Operating the coach entertainment system should not have affected the chassis battery system. Good luck getting this addressed with no hassle.
 

geds

2018 Serenity
Our 2015 Sprinter chassis Winnebago Era had a switch on the center of the dash below the radio to redirect the power supply for the radio from coach to house batteries. The Mercedes Owner's Manual described the feature (if I remember correctly). And the switch was adjacent to the battery boost switch for use in "jump starting" the coach from the house batteries. I ran the coach down on one of our first trips and used the boost switch to start the engine. Mercedes also warned to remove the keys from the ignition when the engine was off to prevent power drain.

I assume our new Serenity (pick it up in April) will have these same features as they were Mercedes features.
 

ptheland

2013 144" low top Passgr
... we played music on the radio of our entertainment system. Later that evening, we decided to take it out to fill it up (diesel). The battery was DEAD!
Just to be sure, you're talking about a radio somewhere in the rear of the coach, not the radio in the dash?

A radio in the top center of the dash console is probably running off the chassis battery and not the house battery. Your coach builder would have to change the factory wiring to switch that radio over to the house battery. Some might take the time to do that, some won't.
 
Our 2015 Sprinter chassis Winnebago Era had a switch on the center of the dash below the radio to redirect the power supply for the radio from coach to house batteries. The Mercedes Owner's Manual described the feature (if I remember correctly). And the switch was adjacent to the battery boost switch for use in "jump starting" the coach from the house batteries. I ran the coach down on one of our first trips and used the boost switch to start the engine. Mercedes also warned to remove the keys from the ignition when the engine was off to prevent power drain.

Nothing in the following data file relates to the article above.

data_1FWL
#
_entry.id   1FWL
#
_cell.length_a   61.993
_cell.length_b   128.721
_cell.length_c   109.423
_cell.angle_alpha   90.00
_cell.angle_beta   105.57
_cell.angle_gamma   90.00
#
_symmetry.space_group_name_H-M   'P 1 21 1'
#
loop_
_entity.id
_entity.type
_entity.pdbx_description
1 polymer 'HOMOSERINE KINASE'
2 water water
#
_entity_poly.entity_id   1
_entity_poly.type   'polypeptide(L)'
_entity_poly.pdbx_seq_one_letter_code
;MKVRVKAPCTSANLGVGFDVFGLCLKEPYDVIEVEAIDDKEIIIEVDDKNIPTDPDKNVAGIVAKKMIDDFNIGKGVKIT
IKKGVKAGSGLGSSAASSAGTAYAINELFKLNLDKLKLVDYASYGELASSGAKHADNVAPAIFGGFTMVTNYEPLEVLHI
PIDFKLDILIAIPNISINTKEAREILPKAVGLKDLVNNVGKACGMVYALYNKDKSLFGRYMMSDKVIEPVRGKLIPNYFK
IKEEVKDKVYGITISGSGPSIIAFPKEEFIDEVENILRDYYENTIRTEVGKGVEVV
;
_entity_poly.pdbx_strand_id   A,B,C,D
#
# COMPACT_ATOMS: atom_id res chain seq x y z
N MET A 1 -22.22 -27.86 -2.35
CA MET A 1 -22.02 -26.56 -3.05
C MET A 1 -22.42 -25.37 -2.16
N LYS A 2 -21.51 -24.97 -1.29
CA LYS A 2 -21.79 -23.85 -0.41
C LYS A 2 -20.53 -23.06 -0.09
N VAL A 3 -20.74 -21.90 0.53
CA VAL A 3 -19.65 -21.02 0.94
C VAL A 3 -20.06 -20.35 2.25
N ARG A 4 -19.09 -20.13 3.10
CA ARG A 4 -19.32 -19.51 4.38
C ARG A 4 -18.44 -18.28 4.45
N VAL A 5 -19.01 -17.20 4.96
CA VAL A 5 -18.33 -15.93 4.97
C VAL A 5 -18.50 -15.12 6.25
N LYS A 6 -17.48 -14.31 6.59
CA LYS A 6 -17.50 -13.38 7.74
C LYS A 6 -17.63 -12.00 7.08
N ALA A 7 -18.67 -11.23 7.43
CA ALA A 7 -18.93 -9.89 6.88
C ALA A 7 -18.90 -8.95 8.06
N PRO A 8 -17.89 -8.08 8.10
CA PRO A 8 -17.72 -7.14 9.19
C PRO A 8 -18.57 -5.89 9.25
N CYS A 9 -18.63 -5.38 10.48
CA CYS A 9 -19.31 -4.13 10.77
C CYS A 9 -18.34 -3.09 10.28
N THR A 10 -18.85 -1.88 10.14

I assume our new Serenity (pick it up in April) will have these same features as they were Mercedes features.
If it has a boost switch... please let me know (post back here). I was told 'no more' because of Mercedes' directives.
 

Old Crows

Calypso 2014 View Profile
We just got our 2018 Serenity two weeks ago. My husband and I are completely new to this whole adventure. We have been learning everything about it until we take it out in January on our first planned trip.

As we tested everything and studied all the details, while plugged into land power, we played music on the radio of our entertainment system. Later that evening, we decided to take it out to fill it up (diesel). The battery was DEAD! We have 96 miles on it and the battery was DEAD! How is the entertainment system (Jensen) running off of the chassis battery? That system has the DVD Player for the TV, music, etc ... Shouldn't that be running on the house batteries? If that isn't what killed the battery, we don't know what did!

We scoured the manuals and can't even find which source of power the entertainment system is running on!

Any ideas?
Slinkblot
G'day! Oh Dear!!!! What a way to start your ownership..... OK, lets see if we can help. Not a Serenity owner.... but, about 99% of the modern RVs use similar strategies for battery charging and use.

1. There are two battery systems: chassis (starts van & runs dash radios, GPS, etc.); coach system (runs all the other 'stuff' in the coach).